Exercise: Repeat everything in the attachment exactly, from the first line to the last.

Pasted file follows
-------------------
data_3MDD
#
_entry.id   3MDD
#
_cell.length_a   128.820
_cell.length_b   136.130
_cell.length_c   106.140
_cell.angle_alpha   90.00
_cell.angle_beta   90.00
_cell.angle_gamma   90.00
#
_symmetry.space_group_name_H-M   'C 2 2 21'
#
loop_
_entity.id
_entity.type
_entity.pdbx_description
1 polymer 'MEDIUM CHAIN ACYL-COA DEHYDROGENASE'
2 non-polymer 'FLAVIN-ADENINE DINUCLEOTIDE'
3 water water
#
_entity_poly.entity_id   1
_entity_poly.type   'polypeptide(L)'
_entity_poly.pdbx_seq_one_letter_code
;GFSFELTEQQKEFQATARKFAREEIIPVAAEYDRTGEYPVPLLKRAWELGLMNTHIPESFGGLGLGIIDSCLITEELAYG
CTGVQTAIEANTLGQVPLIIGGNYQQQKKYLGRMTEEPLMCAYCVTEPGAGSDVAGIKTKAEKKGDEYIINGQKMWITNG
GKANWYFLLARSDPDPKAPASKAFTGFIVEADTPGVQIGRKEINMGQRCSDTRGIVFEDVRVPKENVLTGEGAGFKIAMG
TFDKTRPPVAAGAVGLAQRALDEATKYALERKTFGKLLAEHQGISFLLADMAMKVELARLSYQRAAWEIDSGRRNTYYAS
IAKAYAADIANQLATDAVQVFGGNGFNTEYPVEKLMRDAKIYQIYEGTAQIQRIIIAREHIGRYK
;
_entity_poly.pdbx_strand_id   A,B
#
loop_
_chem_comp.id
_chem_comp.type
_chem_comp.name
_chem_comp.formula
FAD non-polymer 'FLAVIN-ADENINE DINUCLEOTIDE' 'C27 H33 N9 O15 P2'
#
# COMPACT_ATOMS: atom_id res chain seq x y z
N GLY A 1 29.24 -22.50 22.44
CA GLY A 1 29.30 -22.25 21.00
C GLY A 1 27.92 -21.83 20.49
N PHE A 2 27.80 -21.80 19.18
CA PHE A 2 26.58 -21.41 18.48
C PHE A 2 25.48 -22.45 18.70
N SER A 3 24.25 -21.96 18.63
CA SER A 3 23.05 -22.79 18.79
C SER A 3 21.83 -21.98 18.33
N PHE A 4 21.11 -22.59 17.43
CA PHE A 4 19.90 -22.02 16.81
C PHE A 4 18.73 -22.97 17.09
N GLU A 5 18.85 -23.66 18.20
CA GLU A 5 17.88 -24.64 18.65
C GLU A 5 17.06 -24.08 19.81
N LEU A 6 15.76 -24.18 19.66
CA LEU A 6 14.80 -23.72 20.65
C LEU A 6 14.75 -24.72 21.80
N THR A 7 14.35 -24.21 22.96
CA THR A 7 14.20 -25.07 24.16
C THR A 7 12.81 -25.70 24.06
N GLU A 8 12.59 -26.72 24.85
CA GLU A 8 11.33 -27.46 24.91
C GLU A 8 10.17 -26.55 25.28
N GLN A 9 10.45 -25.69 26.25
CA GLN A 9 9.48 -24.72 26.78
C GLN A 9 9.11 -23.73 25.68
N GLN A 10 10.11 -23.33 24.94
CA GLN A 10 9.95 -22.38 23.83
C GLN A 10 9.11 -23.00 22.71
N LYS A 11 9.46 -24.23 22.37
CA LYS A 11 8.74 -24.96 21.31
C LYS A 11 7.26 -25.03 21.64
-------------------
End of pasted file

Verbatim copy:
data_3MDD
#
_entry.id   3MDD
#
_cell.length_a   128.820
_cell.length_b   136.130
_cell.length_c   106.140
_cell.angle_alpha   90.00
_cell.angle_beta   90.00
_cell.angle_gamma   90.00
#
_symmetry.space_group_name_H-M   'C 2 2 21'
#
loop_
_entity.id
_entity.type
_entity.pdbx_description
1 polymer 'MEDIUM CHAIN ACYL-COA DEHYDROGENASE'
2 non-polymer 'FLAVIN-ADENINE DINUCLEOTIDE'
3 water water
#
_entity_poly.entity_id   1
_entity_poly.type   'polypeptide(L)'
_entity_poly.pdbx_seq_one_letter_code
;GFSFELTEQQKEFQATARKFAREEIIPVAAEYDRTGEYPVPLLKRAWELGLMNTHIPESFGGLGLGIIDSCLITEELAYG
CTGVQTAIEANTLGQVPLIIGGNYQQQKKYLGRMTEEPLMCAYCVTEPGAGSDVAGIKTKAEKKGDEYIINGQKMWITNG
GKANWYFLLARSDPDPKAPASKAFTGFIVEADTPGVQIGRKEINMGQRCSDTRGIVFEDVRVPKENVLTGEGAGFKIAMG
TFDKTRPPVAAGAVGLAQRALDEATKYALERKTFGKLLAEHQGISFLLADMAMKVELARLSYQRAAWEIDSGRRNTYYAS
IAKAYAADIANQLATDAVQVFGGNGFNTEYPVEKLMRDAKIYQIYEGTAQIQRIIIAREHIGRYK
;
_entity_poly.pdbx_strand_id   A,B
#
loop_
_chem_comp.id
_chem_comp.type
_chem_comp.name
_chem_comp.formula
FAD non-polymer 'FLAVIN-ADENINE DINUCLEOTIDE' 'C27 H33 N9 O15 P2'
#
# COMPACT_ATOMS: atom_id res chain seq x y z
N GLY A 1 29.24 -22.50 22.44
CA GLY A 1 29.30 -22.25 21.00
C GLY A 1 27.92 -21.83 20.49
N PHE A 2 27.80 -21.80 19.18
CA PHE A 2 26.58 -21.41 18.48
C PHE A 2 25.48 -22.45 18.70
N SER A 3 24.25 -21.96 18.63
CA SER A 3 23.05 -22.79 18.79
C SER A 3 21.83 -21.98 18.33
N PHE A 4 21.11 -22.59 17.43
CA PHE A 4 19.90 -22.02 16.81
C PHE A 4 18.73 -22.97 17.09
N GLU A 5 18.85 -23.66 18.20
CA GLU A 5 17.88 -24.64 18.65
C GLU A 5 17.06 -24.08 19.81
N LEU A 6 15.76 -24.18 19.66
CA LEU A 6 14.80 -23.72 20.65
C LEU A 6 14.75 -24.72 21.80
N THR A 7 14.35 -24.21 22.96
CA THR A 7 14.20 -25.07 24.16
C THR A 7 12.81 -25.70 24.06
N GLU A 8 12.59 -26.72 24.85
CA GLU A 8 11.33 -27.46 24.91
C GLU A 8 10.17 -26.55 25.28
N GLN A 9 10.45 -25.69 26.25
CA GLN A 9 9.48 -24.72 26.78
C GLN A 9 9.11 -23.73 25.68
N GLN A 10 10.11 -23.33 24.94
CA GLN A 10 9.95 -22.38 23.83
C GLN A 10 9.11 -23.00 22.71
N LYS A 11 9.46 -24.23 22.37
CA LYS A 11 8.74 -24.96 21.31
C LYS A 11 7.26 -25.03 21.64